Trinity School have very helpful Mathematics resources – many examples for you to try (answers included)
If you are trying any exercises you can obviously check the answers given in the notes; remember that you can also check your answers with WolframAlpha. You could make up questions of your own and check the answers on WolframAlpha, for example suppose you want to make sure you can multiply out brackets – make up your own question (writing questions is actually a good way to check your understanding), for example multiply out (x+3)(x+2), write your answer, then check it on WolframAlpha. Perhaps some calculus? Differentiate sinxcosx wrt x.
On the subject of WolframAlpha, there are several slideshows on the WolframAlpha page on this blog to help you get used to the syntax.
An updated version of the 11 commandments, which seems appropriate at this time of year!
If you are feeling a little unsure on identifying the equation of a straight line then use this Desmos graph and experiment by changing the gradient, intercept or points marked on the line. The image above shows the line y=2x+1. We can see that the intercept is 1 (where the line crosses the y axis) and the gradient is 2. Looking at the graph we can see that the gradient is positive and you can verify that the gradient is 2 by dividing the difference between the y coordinates (6 in this image) by the difference in the x coordinates (3 in this image). Try moving the points, you will see that this ratio remains constant.
Compare the second image. We can see that the intercept is 1. Looking at the slope, the gradient is positive. The gradient is given by 2÷4 = 0.5. So the equation of the line is y = 0.5x + 1.
In the third example; looking at the slope of the line we can see it is negative. The gradient is given by 6÷2 which is 3 and the line crosses the y axis at 2 giving the equation of the line as y = ─3x + 2
Since writing this post Desmos have taken the page and created a superior version!
Direct link to TED video
To quote Angela Lee Duckworth:
“Grit is passion and perseverance for very long-term goals. Grit is having stamina. Grit is sticking with your future, day in, day out, not just for the week, not just for the month, but for years, and working really hard to make that future a reality. Grit is living life like it’s a marathon, not a sprint.”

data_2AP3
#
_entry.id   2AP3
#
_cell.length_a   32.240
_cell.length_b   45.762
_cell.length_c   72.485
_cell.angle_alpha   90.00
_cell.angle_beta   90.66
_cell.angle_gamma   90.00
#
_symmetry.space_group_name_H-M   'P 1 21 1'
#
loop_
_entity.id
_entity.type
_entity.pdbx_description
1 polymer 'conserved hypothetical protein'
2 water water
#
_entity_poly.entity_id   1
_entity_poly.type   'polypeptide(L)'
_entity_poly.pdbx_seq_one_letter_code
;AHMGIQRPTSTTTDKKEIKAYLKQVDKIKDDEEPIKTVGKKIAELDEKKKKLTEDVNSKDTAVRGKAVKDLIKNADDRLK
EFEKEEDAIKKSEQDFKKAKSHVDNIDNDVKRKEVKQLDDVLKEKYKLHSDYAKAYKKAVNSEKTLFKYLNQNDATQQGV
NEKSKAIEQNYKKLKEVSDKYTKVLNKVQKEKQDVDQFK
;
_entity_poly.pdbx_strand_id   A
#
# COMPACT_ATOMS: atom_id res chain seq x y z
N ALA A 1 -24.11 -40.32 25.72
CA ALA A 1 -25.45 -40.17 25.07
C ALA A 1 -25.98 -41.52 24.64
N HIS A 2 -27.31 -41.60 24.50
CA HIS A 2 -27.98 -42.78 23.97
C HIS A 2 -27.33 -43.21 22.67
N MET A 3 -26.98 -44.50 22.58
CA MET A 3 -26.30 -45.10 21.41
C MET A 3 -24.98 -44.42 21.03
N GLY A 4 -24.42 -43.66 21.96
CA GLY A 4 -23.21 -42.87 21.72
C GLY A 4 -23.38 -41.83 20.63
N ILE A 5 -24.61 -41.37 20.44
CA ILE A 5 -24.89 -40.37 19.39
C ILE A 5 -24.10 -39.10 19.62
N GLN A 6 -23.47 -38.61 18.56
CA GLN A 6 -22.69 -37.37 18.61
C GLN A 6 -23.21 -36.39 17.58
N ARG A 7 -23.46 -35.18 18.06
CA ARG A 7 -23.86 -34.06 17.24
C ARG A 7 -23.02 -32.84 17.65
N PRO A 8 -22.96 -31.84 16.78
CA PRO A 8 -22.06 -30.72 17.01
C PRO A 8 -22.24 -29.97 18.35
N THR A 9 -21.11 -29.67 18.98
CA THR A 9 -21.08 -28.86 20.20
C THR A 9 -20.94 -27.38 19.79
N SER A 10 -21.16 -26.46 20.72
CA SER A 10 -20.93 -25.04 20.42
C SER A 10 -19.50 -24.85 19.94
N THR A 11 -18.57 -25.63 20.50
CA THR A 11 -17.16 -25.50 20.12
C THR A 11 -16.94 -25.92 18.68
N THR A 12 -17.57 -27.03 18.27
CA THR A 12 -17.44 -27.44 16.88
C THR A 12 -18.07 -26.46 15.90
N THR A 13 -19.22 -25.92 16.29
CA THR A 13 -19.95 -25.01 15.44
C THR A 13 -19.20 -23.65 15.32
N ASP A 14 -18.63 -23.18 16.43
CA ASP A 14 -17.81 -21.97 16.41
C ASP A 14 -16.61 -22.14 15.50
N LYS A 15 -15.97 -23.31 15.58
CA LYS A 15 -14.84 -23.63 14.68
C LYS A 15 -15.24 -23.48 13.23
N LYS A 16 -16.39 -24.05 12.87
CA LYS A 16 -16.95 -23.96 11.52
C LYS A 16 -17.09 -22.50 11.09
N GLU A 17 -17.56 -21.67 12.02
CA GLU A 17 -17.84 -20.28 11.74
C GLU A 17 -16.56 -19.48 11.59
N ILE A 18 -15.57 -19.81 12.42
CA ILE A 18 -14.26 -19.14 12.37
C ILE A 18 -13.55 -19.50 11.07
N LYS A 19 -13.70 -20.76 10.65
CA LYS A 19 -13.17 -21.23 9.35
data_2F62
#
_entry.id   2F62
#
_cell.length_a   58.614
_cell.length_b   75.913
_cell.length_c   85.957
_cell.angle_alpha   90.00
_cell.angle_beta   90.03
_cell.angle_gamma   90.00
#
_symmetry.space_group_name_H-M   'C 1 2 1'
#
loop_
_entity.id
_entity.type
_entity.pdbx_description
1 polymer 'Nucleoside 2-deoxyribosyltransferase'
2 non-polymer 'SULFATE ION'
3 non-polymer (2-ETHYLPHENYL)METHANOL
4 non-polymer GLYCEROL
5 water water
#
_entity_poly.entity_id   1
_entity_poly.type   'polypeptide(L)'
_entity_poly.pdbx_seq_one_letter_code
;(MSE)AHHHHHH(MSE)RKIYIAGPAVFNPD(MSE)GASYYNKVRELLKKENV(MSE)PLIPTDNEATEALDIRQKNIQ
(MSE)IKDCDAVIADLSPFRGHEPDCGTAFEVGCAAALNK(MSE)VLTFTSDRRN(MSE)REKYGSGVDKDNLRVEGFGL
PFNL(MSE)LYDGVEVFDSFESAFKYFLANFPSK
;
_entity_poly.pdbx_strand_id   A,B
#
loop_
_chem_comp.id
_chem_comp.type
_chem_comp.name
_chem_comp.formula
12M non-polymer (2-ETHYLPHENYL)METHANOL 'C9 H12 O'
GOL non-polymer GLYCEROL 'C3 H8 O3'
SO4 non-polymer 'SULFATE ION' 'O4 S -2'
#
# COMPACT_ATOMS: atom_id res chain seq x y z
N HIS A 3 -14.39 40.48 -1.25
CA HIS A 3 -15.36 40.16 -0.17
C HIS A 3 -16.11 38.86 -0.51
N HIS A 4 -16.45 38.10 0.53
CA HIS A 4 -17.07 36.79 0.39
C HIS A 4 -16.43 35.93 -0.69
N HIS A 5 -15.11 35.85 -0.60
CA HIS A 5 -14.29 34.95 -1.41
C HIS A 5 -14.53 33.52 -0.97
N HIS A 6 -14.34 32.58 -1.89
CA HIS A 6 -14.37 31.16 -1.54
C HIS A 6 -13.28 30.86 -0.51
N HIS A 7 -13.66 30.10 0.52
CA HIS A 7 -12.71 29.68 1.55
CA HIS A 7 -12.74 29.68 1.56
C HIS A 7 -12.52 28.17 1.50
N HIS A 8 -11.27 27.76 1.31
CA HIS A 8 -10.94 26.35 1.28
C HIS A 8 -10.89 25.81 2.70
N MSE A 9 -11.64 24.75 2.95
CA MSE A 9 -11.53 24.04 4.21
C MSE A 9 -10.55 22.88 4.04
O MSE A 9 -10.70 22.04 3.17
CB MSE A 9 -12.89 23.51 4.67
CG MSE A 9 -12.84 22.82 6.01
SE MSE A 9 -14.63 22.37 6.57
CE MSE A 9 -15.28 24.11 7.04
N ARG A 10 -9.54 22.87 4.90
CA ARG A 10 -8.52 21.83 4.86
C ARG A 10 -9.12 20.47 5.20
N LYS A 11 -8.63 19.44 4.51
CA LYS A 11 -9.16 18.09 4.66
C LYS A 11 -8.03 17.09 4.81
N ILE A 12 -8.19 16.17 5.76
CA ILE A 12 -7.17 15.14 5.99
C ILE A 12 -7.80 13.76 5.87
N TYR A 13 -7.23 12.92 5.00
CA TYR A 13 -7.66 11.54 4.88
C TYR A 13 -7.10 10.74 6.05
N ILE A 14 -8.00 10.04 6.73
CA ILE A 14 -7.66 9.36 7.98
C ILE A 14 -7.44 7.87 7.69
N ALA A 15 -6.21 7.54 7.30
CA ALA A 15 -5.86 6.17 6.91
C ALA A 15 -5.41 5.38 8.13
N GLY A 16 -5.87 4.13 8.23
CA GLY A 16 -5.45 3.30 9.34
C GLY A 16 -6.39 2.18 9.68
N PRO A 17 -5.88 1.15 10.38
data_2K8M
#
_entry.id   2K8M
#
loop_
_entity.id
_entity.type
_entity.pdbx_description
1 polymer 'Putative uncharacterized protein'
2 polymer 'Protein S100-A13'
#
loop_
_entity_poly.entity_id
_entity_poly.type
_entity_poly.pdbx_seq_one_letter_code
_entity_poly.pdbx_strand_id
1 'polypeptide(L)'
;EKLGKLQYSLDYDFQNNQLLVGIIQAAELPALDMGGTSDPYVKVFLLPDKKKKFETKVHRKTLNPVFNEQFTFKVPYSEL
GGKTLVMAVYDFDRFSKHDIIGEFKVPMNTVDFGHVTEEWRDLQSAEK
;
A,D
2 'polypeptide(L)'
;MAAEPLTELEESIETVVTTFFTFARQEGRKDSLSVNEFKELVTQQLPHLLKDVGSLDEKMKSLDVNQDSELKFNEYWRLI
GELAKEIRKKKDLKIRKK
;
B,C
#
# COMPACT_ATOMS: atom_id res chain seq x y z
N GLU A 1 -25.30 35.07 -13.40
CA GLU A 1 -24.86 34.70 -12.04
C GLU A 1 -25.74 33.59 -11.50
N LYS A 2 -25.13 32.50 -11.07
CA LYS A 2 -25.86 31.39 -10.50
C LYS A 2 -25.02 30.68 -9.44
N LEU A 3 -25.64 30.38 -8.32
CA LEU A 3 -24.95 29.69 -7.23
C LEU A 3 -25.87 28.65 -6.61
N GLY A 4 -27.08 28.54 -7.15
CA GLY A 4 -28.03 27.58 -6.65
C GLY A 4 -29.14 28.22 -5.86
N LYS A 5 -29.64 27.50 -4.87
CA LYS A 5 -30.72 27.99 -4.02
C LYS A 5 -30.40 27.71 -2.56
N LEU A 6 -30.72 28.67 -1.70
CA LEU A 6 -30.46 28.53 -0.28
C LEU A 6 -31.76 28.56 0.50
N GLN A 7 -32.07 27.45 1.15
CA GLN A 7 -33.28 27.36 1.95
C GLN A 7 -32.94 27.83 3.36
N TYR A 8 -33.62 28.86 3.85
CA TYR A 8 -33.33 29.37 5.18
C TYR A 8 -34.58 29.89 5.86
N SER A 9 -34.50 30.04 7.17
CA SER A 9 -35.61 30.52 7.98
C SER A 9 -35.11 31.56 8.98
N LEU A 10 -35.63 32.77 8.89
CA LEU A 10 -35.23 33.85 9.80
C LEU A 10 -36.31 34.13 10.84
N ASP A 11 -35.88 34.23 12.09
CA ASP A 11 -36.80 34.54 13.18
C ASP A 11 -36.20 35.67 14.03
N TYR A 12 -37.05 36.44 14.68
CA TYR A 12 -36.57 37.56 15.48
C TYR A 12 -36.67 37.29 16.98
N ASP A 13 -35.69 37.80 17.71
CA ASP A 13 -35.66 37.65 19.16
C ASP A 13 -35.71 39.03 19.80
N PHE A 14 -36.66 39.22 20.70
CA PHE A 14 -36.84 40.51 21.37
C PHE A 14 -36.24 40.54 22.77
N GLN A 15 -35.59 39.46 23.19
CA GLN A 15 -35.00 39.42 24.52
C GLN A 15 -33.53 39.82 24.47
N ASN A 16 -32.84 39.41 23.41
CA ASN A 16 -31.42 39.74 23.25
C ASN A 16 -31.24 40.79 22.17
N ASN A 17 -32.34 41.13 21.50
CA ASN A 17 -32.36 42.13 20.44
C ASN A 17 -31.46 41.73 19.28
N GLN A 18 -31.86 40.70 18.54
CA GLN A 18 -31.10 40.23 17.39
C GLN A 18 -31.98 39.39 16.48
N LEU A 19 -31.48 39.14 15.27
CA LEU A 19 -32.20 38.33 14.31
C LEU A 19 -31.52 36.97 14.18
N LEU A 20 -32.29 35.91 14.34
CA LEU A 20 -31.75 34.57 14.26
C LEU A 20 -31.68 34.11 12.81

The following resources will help you practise solving equations.
subtangent.com – Linear Equation Calculator
Choose the type of equation you require then the sequence of operations required to solve the equation.
Select Do it after each operation, for example -32 Do it were the keys selected to start the above problem.
The slideshow below shows how to use the calculator to solve equations where the unknown is on both sides.
The next sites work in a similar way to the subtangent resource.
There are 4 levels to choose from: the level 1 equations are of the type ax = b,
level 2, x±c = d, level 3, ex±f = g and level 4, hx±i = hx±j = k.
Choose the series of operations you require to solve the equation selecting apply at each stage to see the result of your chosen operation.
Choose numbers to add and subtract integers and letters to add and subtract variables.
Remember you can use WolframAlpha to check your solution to any equation, see for example this link which checks the equation 2x+7=11.
To learn more about using WolframAlpha to check your work see the slideshows here.